In contrast, if he were to win a Congressional seat he’d earn $174,000 a year and all outside expenditures would be carefully monitored by House Rules, which strictly prohibit co-mingling of political and outside charity monies. Rabbi Shmuley’s challengers for the Ninth District seat, two long-serving Democrats whose districts were recently pared down to one, are surely already having staff sift through the charity’s books looking for irregularities.
And there’s the lack of status to contend with: Capitol Hill freshmen typically spend at least a year laying low, learning the system and forming alliances – not really this independent Rabbi’s style. And there is an unstated decorum at the Capitol that frowns upon a member’s appearing on, say, cable TV to talk about pop culture. Although Boteach counts House Majority Leader Eric Cantor (R-Va.) among his friends there is no guarantee that he would be able to help him win a committee assignment that would give him a camera-ready cause. Can Rabbi Shmuley be seriously thinking about adopting this very different lifestyle?
On top of this, some have questioned his judgment in various settings, particularly in his most well-known relationship: with Michael Jackson.
One of the Boteach’s 27 books was based on dozens of hours of recordings he made with the King of Pop in 2000 and 2001 for a collaborative book that never materialized. During their cozy period Boteach referred to himself as Jackson’s “spiritual advisor” and they were photographed together often. But the unlikely pair had a severe falling out in 2002. After that Boteach’s once-effusive praise of the entertainer’s humanity and humility was replaced with sharp public criticism. Rabbi Shmuley revealed in several national interviews that he had counseled Jackson not to entertain so many young boys and hinted that his good advice is what ultimately caused Jackson to banish him from the inner circle.
During a 2009 appearance on NBC’s Dateline to promote his book, A Tragic Icon Reveals His Soul in Intimate Conversation, Rabbi Shmuley unapologetically offered up snippets of the private Jackson tapes for public consumption. During the interview he called Jackson “a strange, bizarre man with a Messiah complex” who was “insatiable for attention.” Boteach was roundly criticized by Jackson supporters for his flip-flopped loyalty.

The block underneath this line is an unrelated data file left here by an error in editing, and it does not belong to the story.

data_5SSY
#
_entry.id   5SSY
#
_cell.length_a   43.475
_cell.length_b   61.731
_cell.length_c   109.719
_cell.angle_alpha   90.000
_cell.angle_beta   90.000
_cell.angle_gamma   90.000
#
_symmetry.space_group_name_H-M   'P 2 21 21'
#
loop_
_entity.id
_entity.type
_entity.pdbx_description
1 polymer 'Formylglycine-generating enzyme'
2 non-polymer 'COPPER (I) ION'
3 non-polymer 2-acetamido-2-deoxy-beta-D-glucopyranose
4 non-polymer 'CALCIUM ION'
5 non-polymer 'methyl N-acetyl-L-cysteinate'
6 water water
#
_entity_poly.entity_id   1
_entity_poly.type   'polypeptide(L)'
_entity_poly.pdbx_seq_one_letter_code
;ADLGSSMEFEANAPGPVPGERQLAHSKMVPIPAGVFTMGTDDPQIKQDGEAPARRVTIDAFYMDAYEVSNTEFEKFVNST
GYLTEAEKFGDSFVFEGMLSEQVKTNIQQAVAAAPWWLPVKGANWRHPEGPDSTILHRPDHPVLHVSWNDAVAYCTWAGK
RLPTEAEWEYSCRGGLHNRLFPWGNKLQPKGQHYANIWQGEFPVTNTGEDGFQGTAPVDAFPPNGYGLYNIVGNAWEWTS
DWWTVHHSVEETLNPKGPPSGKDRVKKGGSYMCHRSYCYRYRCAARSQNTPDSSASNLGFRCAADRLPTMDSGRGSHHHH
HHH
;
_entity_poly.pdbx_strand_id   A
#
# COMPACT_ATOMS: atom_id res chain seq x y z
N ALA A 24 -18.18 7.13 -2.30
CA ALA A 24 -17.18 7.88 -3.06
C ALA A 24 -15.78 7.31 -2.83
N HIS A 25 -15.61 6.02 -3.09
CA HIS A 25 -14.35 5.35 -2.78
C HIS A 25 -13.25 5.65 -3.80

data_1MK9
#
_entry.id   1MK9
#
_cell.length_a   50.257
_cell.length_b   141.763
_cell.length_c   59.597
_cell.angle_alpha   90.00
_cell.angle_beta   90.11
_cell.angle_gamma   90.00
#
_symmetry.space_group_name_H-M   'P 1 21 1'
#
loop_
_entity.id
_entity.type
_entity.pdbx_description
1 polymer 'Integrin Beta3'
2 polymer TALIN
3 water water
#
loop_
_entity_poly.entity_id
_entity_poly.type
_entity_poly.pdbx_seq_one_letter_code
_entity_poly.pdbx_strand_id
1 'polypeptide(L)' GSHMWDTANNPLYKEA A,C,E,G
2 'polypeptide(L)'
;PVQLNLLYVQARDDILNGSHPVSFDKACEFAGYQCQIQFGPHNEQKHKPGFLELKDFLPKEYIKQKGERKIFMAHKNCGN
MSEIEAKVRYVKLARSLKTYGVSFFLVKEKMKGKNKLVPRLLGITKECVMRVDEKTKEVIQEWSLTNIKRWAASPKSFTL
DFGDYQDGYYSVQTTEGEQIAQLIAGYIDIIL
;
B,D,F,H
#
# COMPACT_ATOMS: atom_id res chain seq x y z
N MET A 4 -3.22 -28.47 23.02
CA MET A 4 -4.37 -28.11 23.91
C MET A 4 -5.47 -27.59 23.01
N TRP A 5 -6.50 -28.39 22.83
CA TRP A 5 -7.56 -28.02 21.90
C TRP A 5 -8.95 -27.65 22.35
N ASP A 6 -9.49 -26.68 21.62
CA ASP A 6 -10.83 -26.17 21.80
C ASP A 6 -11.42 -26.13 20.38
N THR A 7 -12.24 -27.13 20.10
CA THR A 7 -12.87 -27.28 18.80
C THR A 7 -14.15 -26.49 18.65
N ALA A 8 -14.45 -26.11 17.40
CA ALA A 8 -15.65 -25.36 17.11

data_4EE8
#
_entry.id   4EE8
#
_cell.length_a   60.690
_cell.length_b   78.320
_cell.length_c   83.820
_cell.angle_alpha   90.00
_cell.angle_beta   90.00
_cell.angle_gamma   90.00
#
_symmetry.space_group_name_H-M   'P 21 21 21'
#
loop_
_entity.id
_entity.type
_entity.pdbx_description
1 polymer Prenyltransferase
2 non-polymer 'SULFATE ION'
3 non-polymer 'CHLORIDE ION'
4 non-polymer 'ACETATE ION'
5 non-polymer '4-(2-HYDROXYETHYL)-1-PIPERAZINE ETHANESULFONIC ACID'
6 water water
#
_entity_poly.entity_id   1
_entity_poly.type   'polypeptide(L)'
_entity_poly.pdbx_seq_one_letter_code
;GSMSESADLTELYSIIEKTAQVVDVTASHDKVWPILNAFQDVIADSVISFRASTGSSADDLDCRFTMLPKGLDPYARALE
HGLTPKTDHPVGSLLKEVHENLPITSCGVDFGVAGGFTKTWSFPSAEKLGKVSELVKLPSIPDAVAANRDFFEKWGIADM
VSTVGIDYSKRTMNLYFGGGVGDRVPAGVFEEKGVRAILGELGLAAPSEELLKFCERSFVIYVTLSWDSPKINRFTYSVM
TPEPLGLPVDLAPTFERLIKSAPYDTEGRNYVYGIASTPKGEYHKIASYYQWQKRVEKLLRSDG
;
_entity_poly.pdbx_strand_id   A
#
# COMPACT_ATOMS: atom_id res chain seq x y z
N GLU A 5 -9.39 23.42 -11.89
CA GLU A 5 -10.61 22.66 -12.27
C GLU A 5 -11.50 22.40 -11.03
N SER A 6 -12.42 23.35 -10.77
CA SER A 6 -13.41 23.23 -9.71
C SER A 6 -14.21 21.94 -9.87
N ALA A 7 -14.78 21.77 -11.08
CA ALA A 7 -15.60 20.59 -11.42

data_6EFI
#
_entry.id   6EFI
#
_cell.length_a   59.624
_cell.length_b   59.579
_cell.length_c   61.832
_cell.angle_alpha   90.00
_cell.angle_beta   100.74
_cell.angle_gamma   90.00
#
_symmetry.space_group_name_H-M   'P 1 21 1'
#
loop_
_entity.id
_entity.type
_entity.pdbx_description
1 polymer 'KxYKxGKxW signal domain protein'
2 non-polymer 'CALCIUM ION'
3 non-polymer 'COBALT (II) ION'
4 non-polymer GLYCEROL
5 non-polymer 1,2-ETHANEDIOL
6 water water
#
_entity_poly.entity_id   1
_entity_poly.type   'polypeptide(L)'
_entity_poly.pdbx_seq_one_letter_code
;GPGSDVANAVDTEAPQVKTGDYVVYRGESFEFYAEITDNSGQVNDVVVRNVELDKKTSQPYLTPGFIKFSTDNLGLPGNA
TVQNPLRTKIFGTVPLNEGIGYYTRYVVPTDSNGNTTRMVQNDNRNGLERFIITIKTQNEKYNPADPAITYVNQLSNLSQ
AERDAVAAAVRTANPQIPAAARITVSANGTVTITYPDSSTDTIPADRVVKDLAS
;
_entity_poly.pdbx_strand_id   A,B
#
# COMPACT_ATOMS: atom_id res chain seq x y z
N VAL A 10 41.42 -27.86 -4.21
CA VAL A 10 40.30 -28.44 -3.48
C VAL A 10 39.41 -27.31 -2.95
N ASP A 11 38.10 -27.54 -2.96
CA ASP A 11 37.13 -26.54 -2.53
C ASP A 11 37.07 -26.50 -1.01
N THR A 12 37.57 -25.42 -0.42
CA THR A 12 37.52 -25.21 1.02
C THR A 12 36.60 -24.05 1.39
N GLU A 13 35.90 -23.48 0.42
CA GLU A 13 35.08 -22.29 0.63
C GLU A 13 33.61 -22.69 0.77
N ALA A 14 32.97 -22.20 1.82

Boteach also once sold excerpts of his book Kosher Sex to Playboy, he appeared at a much-publicized debate on ethics with pornographer Larry Flynt, he hosted Alaskan cruises and overnight camping trips for Jewish singles, and he basked in the colorful nicknames he picked up along the way. The Washington Post called him “Dr. Ruth with a yarmulke.” He began to call himself “America’s Rabbi.” A person who was once close enough to watch the way Rabbi Shmuley operated with his celebrity friends now says, “He’s amazing, like the Jewish Jesse Jackson or Al Sharpton. Whereever there are cameras he moves right in.”
Rabbi Jerry Cutler of Los Angeles does not personally know Boteach but closely watched his friendship with Jackson mature and then disintegrate on the public stage. “I think it was wrong what (Boteach) did,” Cutler said. “But it’s not like Catholicism. Judaism is not a religion where you have to answer to a higher power. … Rabbis do what they want, they do their own thing and are accepted or not.”